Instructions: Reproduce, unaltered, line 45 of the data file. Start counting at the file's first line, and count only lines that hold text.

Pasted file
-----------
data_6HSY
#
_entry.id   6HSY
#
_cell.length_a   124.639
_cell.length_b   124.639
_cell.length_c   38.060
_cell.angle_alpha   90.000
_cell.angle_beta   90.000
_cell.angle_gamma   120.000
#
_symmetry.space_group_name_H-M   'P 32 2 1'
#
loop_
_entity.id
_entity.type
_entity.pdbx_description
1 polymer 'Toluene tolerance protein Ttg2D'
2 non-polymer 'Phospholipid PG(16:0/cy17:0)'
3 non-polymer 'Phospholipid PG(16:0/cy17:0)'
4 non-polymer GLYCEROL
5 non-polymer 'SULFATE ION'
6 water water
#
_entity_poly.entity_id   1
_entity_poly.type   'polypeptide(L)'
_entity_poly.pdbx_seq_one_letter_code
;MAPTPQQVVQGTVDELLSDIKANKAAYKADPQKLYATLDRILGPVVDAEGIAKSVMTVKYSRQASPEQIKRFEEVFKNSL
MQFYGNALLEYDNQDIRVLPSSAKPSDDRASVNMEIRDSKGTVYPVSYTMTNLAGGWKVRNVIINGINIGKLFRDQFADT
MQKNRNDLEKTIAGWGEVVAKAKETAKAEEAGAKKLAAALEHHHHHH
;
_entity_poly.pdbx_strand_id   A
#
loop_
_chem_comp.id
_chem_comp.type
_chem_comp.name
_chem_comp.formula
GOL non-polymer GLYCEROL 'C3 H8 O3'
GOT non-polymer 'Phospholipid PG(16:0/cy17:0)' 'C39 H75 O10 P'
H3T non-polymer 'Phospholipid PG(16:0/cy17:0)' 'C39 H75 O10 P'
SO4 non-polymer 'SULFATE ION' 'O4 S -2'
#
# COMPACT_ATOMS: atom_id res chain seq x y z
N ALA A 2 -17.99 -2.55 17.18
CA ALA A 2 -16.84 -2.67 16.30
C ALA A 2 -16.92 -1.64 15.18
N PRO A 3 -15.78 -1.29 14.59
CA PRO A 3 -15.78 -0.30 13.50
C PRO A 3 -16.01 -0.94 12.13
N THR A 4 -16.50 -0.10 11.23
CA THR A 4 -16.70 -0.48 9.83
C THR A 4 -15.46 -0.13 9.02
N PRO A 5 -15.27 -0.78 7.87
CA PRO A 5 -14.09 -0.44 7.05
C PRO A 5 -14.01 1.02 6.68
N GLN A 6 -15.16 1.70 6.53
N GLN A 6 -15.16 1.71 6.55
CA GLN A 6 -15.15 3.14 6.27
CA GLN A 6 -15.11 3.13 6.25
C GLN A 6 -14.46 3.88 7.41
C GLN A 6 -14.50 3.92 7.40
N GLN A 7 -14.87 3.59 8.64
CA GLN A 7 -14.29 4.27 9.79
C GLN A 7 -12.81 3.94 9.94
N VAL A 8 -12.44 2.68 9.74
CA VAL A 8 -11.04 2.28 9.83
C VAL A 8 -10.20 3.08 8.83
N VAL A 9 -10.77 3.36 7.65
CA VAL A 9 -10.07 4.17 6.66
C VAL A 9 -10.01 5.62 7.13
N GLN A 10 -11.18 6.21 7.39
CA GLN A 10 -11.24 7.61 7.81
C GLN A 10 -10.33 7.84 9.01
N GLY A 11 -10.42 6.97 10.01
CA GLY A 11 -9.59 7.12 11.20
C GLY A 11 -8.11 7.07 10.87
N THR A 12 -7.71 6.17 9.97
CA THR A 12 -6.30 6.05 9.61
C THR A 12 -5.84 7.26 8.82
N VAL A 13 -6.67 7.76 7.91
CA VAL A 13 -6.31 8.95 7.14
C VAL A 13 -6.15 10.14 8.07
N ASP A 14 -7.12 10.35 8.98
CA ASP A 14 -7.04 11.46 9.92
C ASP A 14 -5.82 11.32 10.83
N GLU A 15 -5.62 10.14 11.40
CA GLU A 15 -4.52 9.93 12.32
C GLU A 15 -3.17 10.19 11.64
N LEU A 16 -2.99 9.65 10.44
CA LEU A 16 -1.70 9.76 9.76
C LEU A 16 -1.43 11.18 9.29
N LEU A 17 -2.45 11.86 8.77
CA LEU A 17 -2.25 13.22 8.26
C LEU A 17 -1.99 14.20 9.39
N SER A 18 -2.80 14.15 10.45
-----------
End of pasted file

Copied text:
N ALA A 2 -17.99 -2.55 17.18